Bulls announce substitute broadcasters for first five Neil Funk-less games

If you haven't heard, Neil Funk is cutting 20 road games from his 2018-19 Bulls' play-by-play schedule.

Friday, the Bulls announced that Adam Amin, Andy Demetra and Kyle Draper will fill in for Funk for the first five of those games.

Amin, a play-by-play commentator for ESPN, will games on Oct. 22 against the Mavericks and Nov. 14 against the Celtics. He grew up in Addison, resides in Chicago and also does play-by-play for Bears preseason games.

Demetra is from Oak Brook and currently is the play-by-play broadcaster for Georgia Tech basketball and football. He will call games on Oct. 26 against the Hornets and Oct. 27 against the Hawks. He has previous play-by-play experience with the SEC Network, Pac-12 Network and Fox Sports South.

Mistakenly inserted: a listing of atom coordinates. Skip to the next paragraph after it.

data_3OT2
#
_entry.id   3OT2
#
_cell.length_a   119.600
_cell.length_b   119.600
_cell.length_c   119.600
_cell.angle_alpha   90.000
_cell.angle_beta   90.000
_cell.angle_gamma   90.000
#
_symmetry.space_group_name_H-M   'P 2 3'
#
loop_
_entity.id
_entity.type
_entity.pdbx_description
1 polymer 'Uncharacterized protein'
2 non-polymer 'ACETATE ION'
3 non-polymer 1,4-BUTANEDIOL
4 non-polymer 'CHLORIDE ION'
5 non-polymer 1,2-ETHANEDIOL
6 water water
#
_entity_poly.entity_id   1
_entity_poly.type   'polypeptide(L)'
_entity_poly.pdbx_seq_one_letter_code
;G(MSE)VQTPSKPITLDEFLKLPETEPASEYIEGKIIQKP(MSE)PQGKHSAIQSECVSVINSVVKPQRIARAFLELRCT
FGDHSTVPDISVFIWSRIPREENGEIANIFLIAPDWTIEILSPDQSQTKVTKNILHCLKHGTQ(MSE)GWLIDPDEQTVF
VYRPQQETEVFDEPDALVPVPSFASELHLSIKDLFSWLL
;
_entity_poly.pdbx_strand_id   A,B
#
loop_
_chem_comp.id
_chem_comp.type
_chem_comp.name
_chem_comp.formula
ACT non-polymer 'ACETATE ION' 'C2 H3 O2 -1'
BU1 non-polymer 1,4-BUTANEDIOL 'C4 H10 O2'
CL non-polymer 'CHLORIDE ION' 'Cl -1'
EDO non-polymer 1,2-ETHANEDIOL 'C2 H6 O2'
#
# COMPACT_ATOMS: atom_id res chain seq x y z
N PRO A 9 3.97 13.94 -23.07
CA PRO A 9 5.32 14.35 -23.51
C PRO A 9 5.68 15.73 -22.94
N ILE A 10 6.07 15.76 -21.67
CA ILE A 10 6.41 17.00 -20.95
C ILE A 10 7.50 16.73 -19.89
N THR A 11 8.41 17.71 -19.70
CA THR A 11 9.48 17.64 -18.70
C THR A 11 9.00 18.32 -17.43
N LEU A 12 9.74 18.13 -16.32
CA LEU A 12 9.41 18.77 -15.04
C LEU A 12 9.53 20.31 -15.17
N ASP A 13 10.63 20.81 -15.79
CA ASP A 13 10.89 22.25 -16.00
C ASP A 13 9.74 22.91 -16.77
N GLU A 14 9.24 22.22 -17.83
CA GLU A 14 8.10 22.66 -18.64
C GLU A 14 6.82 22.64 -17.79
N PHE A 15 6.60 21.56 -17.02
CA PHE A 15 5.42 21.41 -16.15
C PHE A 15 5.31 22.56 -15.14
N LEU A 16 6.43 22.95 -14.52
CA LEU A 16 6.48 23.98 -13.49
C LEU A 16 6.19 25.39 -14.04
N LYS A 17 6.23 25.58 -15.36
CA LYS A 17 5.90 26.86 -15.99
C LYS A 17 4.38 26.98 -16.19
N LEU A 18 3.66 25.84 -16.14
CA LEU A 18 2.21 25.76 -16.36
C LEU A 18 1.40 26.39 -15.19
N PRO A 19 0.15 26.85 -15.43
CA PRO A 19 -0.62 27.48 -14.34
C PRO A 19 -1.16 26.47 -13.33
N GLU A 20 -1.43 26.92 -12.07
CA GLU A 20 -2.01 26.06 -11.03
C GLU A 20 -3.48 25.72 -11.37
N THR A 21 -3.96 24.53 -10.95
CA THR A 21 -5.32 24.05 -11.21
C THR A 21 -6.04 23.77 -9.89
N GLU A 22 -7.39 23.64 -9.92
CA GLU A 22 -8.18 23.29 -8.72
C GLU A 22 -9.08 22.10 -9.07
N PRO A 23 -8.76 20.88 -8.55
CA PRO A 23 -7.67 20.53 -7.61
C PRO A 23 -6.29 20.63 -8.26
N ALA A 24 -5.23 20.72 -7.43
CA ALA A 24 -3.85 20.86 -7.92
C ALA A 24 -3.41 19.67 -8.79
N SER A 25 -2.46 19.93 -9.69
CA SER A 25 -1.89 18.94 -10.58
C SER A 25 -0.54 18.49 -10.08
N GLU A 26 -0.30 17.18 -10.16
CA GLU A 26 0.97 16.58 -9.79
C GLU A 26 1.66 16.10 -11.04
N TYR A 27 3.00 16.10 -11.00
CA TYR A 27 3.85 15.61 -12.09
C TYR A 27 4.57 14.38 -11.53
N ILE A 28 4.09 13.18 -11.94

Draper will call the Bulls' Nov. 7 game against the Pelicans. He is the Celtics' pregame and postgame host for NBC Sports Boston and an occasional play-by-play annoucer and sideline reporter for the Celtics.

The Bulls said they will continue providing updates on substitute broadcasters as they are scheduled.

2019 encore for Jesse Chavez?

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USA TODAY

2019 encore for Jesse Chavez?

On July 15, Brandon Morrow recorded his 22nd save of the season with a scoreless inning in San Diego. It wound up being the last time he pitched in a game for the Cubs in 2018.